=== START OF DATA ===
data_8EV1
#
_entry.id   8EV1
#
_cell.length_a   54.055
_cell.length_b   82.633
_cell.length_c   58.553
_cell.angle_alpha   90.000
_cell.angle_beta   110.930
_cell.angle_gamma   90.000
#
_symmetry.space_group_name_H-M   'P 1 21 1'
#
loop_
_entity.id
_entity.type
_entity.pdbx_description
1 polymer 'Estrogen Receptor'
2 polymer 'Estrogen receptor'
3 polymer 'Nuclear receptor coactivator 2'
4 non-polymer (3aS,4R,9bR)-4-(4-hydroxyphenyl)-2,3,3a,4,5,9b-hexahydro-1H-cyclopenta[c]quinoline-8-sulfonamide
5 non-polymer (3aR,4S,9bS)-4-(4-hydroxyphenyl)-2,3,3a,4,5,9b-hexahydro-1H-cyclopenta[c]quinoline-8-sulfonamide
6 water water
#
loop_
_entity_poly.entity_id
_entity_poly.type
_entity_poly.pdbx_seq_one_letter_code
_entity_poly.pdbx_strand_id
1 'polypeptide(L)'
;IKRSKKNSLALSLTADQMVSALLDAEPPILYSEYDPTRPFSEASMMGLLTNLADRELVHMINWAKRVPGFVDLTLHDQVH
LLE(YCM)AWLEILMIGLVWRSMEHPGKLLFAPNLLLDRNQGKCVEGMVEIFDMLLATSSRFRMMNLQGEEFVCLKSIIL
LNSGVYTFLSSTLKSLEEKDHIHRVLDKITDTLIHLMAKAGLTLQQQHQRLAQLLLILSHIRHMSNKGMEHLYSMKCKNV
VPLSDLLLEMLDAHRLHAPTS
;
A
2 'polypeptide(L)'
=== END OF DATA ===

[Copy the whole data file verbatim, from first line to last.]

data_8EV1
#
_entry.id   8EV1
#
_cell.length_a   54.055
_cell.length_b   82.633
_cell.length_c   58.553
_cell.angle_alpha   90.000
_cell.angle_beta   110.930
_cell.angle_gamma   90.000
#
_symmetry.space_group_name_H-M   'P 1 21 1'
#
loop_
_entity.id
_entity.type
_entity.pdbx_description
1 polymer 'Estrogen Receptor'
2 polymer 'Estrogen receptor'
3 polymer 'Nuclear receptor coactivator 2'
4 non-polymer (3aS,4R,9bR)-4-(4-hydroxyphenyl)-2,3,3a,4,5,9b-hexahydro-1H-cyclopenta[c]quinoline-8-sulfonamide
5 non-polymer (3aR,4S,9bS)-4-(4-hydroxyphenyl)-2,3,3a,4,5,9b-hexahydro-1H-cyclopenta[c]quinoline-8-sulfonamide
6 water water
#
loop_
_entity_poly.entity_id
_entity_poly.type
_entity_poly.pdbx_seq_one_letter_code
_entity_poly.pdbx_strand_id
1 'polypeptide(L)'
;IKRSKKNSLALSLTADQMVSALLDAEPPILYSEYDPTRPFSEASMMGLLTNLADRELVHMINWAKRVPGFVDLTLHDQVH
LLE(YCM)AWLEILMIGLVWRSMEHPGKLLFAPNLLLDRNQGKCVEGMVEIFDMLLATSSRFRMMNLQGEEFVCLKSIIL
LNSGVYTFLSSTLKSLEEKDHIHRVLDKITDTLIHLMAKAGLTLQQQHQRLAQLLLILSHIRHMSNKGMEHLYSMKCKNV
VPLSDLLLEMLDAHRLHAPTS
;
A
2 'polypeptide(L)'